By resorting to these elements, you have several good chances to detect footprints and to understand if anyone made use of the area before you decided to bug in.

Aging tracks are one of the toughest things to analyze due to the massive contamination of the soil over long periods. Keep in mind that wind and pollution play a huge role when it comes to making marks appear older. If you still can identify the sole design of a shoe and its borders, this means the track itself is relatively fresh. But, as said before, humid and naturally protected locations can have the same effect. Don’t rely on just a single sign or shoe-print, but look for others to connect all the clues together.

If man-tracking is applied with accuracy and consistency, even the finest detail can be relevant in understanding if we are bugging into a safe location.

A good tracker’s mindset

By developing and maintaining a good tracker mindset you will be able to take advantage of sound situational awareness. Additionally, it will also provide you the ability to create a mental database connected to the places you see and where you are considering bugging in.

A tracker is always moved by persistence, acuteness, effectiveness, the ability to gather critical data, and cleverness. Having such a mindset is a great benefit when it comes to understanding the security of a place.

Using flashlights indoors

Once you are closer to a potential bug-in site, you may want to take some time and collect/analyze any information from people who may have accessed your site before your arrival.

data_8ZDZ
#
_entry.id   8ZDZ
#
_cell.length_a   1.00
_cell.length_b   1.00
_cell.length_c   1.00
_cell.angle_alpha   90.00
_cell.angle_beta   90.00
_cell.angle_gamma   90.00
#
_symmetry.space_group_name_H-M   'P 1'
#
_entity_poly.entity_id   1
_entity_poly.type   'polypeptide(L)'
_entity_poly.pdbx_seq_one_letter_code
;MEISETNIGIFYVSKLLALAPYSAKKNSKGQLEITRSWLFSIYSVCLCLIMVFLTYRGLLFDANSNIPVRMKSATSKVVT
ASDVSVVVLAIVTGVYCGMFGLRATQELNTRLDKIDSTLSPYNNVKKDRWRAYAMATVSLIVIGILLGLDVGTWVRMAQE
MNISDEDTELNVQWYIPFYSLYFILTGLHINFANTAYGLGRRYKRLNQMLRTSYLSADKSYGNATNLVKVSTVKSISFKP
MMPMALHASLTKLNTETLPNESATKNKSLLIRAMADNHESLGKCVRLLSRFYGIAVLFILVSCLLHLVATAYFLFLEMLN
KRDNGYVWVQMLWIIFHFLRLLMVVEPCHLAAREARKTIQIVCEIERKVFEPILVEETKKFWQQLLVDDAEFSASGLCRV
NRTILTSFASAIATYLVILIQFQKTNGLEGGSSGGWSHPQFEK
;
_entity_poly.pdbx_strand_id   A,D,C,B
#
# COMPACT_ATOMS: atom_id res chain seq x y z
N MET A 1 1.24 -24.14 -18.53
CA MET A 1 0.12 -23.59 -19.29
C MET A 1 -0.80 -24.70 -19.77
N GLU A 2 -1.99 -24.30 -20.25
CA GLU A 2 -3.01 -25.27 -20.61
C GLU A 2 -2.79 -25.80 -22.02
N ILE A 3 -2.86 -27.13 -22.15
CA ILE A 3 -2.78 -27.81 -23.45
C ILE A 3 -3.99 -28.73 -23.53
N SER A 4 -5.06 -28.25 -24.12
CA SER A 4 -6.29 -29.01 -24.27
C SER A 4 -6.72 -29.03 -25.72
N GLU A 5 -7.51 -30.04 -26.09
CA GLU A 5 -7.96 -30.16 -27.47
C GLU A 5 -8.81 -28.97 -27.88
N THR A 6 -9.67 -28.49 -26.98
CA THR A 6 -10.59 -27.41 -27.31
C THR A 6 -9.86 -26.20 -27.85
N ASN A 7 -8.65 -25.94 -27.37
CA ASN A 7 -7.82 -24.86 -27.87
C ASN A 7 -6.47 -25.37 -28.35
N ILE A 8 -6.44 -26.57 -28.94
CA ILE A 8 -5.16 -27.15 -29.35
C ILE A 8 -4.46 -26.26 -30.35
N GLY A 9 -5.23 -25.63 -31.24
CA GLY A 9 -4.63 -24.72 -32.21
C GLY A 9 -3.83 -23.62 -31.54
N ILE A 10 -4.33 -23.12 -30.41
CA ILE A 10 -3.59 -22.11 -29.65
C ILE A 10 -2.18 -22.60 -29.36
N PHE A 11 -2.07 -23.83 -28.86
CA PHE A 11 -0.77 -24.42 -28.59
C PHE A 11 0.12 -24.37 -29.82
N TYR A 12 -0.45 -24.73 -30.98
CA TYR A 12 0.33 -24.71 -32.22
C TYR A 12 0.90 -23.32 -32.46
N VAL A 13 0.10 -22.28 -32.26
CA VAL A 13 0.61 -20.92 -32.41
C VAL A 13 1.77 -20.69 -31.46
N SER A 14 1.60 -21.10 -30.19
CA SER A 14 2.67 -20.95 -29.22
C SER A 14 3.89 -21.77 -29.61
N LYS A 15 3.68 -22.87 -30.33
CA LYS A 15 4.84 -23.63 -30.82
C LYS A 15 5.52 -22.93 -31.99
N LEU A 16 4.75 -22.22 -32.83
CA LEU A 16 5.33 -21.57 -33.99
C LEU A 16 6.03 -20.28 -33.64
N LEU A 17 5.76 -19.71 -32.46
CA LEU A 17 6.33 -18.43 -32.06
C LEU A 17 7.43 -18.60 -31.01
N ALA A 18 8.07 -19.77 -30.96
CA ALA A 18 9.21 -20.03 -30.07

How much time has passed?

How many people bugged in?

How much time did they stay?

Were they carrying guns? 

By looking for different shoe pattern designs you will establish the number of people. By the approximate age of tracks, you can give them a duration. Odd marks on the ground will tell you about possible butt stocks and so on.

In pitch black conditions, using a flashlight and particular angles of light (approximately 30° from the source) can help you analyze soil to detect any potential traffic in poor light conditions.

Remember that to capture the largest amount of details from the tracks you are analyzing, you need to respect the golden rule of tracking, by keeping the track between you and the source of light.

Final considerations

Understanding the security of a place can be successfully achieved by the application of man-tracking in an urban scenario if combined with scouting and by the effective employment of common sense.

Sticking to these considerations will enable you to carefully look for the safest bug in location you want to stay in before making your way off-grid.

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About the author:

Kyt Lyn Walken is Official Representative and Instructor for Hull’s Tracking School (Virginia) and Antipoaching Certified Ranger for Conservation Rangers Operations Worldwide Inc. (Colorado).

She’s a long time Prepper and Survivalist and she wrote several articles and essays on this topic.